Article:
“Forward pricing is just too risky with our sandy soil,” says Leonard Waldner, farm manager at the colony in southwest Manitoba.
Their strategy didn’t change last winter when grain prices increased. “We didn’t lock in anything except for one load. We decided to just ride out the storm, and I’m glad we did,” Waldner says. Hot and dry growing conditions left many Manitoba farmers short on yield. “I have lots of friends who aren’t going to be able to fill their contracts.”
Instead, the colony put up two new 40,000-bushel bins to increase their on-farm storage and market flexibility. “Up until this year, we had to sell canola right after harvest to make room for soybeans, then sell soybeans to make room for corn,” Waldner says. The new storage space will increase their marketing flexibility. “We can now trickle it out more slowly.”
A marketing strategy built around storage is not risk-free either, especially for canola – which is prone to spoilage and heating if not cool and dry and clean. “I don’t like to store canola,” he says. “So we’ll make sure it’s in good shape going into the bin, install cables and watch it closely.”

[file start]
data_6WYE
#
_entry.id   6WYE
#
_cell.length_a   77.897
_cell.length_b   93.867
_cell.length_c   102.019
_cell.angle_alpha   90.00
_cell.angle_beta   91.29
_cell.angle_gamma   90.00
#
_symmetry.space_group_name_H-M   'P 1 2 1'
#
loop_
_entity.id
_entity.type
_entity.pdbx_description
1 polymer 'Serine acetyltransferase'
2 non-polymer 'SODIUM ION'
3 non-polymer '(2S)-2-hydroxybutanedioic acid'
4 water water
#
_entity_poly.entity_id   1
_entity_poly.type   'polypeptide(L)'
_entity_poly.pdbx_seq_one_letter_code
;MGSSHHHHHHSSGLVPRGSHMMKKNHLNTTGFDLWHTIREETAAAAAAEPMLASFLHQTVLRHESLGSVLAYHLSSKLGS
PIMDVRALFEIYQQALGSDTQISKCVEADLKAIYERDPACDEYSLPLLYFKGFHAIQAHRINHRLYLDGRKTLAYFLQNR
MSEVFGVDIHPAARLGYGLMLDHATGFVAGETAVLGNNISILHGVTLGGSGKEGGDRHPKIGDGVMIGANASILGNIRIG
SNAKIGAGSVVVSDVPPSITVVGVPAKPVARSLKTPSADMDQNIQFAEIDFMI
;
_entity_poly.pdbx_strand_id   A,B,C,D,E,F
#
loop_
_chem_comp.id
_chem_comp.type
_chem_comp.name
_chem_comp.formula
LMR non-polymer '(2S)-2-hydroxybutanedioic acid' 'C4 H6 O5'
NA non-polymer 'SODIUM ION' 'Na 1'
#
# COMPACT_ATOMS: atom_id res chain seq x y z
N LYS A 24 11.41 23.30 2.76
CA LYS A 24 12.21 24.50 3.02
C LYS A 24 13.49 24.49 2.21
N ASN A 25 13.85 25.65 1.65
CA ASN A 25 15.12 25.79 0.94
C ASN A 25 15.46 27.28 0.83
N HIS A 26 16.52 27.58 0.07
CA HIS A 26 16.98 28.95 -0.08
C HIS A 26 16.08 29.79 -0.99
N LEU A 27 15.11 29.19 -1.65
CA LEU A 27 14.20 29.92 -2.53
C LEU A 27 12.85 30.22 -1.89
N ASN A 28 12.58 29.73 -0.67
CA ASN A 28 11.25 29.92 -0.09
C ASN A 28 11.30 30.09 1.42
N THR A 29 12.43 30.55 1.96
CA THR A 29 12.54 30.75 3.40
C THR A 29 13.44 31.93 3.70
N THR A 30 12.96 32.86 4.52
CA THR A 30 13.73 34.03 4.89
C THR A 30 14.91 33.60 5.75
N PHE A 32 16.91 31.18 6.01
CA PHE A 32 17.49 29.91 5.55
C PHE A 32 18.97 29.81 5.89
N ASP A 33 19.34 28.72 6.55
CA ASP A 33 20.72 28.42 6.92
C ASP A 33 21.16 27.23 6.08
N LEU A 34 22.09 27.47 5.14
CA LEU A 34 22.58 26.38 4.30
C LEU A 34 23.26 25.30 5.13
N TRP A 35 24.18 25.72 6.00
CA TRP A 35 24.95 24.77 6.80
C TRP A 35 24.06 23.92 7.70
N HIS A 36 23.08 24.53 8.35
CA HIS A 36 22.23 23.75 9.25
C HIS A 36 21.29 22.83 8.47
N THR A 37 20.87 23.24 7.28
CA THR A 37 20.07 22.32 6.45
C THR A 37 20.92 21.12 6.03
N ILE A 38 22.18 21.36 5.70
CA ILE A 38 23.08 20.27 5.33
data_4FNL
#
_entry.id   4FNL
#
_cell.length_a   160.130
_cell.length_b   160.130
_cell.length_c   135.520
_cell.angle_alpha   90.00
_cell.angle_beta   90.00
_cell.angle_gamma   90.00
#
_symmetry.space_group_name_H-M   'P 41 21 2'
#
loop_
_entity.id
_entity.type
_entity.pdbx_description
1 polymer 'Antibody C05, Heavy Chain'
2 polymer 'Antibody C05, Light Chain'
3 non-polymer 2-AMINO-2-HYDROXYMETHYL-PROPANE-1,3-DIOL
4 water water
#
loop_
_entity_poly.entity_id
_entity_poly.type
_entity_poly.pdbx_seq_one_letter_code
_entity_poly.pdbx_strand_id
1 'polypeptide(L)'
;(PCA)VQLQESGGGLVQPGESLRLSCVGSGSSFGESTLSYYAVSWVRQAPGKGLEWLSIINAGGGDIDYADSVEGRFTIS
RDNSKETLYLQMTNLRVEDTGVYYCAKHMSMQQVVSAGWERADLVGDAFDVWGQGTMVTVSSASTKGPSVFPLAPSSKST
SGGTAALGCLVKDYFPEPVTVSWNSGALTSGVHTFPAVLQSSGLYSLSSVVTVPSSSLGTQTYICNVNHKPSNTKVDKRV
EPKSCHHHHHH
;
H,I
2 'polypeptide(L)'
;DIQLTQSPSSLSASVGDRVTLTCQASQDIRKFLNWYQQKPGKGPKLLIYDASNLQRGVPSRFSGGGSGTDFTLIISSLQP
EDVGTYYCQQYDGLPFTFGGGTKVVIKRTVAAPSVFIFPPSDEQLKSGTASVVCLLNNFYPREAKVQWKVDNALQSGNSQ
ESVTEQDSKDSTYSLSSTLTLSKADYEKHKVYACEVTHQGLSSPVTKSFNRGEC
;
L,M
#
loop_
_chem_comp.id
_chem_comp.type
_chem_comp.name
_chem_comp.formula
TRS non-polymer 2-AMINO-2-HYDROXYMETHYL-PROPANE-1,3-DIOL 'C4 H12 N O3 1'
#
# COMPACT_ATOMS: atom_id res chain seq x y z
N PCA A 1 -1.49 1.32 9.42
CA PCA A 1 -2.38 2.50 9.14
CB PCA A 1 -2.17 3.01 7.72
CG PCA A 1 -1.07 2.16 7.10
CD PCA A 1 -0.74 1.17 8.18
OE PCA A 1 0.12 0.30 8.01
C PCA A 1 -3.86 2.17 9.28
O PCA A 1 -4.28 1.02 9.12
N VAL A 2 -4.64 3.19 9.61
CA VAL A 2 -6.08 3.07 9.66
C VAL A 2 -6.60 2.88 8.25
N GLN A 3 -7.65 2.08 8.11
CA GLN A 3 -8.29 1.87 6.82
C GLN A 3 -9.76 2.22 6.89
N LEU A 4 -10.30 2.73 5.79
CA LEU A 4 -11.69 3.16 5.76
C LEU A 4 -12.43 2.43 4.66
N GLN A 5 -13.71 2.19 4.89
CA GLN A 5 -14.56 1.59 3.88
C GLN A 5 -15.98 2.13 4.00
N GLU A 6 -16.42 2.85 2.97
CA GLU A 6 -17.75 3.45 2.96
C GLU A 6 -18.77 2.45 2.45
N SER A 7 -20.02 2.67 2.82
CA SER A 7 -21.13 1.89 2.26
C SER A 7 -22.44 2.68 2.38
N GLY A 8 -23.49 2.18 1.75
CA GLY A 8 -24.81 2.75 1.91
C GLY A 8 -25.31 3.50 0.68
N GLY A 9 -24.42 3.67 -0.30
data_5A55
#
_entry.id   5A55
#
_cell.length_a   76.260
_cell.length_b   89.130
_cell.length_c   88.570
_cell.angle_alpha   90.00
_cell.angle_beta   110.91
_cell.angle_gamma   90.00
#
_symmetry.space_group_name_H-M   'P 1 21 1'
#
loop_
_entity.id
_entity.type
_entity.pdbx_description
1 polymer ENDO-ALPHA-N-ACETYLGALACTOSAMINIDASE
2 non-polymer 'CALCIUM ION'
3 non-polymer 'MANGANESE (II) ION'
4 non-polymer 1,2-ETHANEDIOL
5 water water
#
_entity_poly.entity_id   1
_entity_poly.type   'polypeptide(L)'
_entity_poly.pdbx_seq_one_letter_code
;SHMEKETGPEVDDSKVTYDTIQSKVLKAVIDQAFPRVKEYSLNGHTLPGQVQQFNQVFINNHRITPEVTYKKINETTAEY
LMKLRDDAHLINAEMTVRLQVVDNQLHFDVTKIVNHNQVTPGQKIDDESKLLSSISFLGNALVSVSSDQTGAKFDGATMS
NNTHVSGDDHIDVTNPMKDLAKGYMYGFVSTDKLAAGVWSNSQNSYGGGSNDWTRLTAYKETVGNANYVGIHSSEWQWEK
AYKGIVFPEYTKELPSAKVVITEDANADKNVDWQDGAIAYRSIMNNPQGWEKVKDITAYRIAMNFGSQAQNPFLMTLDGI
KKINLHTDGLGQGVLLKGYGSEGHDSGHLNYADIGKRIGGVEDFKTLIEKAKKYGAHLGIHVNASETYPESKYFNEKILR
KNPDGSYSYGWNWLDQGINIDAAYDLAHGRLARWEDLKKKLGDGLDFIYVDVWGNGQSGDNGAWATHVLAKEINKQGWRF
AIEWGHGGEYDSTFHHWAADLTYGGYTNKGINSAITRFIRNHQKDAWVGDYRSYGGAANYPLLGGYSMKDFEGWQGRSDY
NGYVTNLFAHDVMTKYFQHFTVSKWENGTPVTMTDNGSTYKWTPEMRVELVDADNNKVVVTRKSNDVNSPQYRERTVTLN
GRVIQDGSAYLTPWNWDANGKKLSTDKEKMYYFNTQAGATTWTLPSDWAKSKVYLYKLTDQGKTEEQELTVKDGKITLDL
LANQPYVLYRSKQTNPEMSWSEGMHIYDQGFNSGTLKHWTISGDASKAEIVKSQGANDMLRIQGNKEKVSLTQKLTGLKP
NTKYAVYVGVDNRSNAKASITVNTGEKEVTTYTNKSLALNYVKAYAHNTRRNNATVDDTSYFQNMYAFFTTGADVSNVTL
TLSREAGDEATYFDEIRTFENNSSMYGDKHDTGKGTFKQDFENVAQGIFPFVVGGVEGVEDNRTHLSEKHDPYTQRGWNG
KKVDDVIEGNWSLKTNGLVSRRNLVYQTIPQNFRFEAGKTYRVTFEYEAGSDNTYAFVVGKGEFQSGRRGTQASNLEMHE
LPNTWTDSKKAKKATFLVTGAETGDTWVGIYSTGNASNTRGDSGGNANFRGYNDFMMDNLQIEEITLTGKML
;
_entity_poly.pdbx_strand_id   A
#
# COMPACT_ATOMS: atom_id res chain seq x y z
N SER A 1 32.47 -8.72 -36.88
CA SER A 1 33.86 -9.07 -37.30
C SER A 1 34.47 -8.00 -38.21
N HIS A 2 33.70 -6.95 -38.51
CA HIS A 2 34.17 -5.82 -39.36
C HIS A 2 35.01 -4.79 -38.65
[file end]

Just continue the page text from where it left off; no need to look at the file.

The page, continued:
“I was a little too aggressive in forward-marketing the crop still out in the field this year.”
Nakamura Farms grows canola hybrid seed, potatoes, sweet corn, sunflowers and cannery peas under pre-arranged contracts. The rest of the farm is rotation crops, including spring wheat, winter wheat and dry peas. Lyndon Nakamura is in charge of marketing those crops.